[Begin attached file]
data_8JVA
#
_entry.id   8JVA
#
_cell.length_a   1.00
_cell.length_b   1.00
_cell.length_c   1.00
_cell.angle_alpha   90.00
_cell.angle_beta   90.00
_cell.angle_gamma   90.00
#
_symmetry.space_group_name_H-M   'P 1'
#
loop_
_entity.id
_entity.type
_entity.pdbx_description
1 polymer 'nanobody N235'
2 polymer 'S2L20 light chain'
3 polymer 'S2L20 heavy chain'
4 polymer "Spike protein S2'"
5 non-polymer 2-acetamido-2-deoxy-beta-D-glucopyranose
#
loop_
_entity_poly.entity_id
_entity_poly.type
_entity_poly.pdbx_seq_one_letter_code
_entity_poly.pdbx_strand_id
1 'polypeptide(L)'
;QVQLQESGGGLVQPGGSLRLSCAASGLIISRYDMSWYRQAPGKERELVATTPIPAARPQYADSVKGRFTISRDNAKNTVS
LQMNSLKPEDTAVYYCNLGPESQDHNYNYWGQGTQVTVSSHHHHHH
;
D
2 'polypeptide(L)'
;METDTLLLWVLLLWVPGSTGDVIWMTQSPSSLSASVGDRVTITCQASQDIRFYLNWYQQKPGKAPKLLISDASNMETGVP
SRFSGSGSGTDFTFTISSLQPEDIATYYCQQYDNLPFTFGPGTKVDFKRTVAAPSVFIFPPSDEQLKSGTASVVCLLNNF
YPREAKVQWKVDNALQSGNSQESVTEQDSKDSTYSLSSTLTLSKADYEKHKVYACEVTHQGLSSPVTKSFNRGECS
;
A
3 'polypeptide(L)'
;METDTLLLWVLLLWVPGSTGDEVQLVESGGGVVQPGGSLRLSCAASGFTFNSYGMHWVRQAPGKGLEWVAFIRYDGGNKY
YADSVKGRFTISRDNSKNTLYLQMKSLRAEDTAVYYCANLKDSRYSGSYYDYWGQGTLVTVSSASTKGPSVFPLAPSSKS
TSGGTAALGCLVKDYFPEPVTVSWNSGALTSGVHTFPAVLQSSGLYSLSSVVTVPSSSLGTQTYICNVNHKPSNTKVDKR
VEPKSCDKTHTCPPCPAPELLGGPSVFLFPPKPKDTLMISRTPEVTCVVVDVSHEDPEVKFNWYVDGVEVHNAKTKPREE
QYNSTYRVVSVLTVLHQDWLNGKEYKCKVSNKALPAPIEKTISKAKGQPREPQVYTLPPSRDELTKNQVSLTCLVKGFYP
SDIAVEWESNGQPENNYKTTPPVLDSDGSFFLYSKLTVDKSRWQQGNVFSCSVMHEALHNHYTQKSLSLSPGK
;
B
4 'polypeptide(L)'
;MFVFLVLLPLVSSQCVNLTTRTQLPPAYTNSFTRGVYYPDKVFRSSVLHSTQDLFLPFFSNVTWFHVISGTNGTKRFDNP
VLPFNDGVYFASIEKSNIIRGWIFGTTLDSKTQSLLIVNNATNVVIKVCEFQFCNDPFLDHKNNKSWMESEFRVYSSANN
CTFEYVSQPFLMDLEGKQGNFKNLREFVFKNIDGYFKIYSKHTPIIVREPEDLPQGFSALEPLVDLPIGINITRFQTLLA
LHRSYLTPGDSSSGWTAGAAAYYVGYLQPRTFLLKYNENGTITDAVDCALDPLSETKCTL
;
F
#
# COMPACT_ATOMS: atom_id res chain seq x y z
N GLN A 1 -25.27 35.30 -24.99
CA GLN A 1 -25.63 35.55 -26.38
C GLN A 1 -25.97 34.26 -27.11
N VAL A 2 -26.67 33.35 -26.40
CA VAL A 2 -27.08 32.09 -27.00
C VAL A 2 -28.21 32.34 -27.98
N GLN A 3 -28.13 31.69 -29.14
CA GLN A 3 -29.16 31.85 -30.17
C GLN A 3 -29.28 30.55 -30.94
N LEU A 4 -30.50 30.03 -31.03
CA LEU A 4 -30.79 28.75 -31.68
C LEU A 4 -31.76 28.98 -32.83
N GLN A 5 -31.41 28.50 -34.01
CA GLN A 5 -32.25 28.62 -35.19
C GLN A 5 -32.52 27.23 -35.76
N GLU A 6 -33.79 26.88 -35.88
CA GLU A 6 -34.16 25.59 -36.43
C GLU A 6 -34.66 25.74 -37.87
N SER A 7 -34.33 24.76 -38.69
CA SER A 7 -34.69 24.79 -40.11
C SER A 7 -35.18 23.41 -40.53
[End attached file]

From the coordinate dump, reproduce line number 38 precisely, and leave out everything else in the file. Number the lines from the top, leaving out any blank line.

;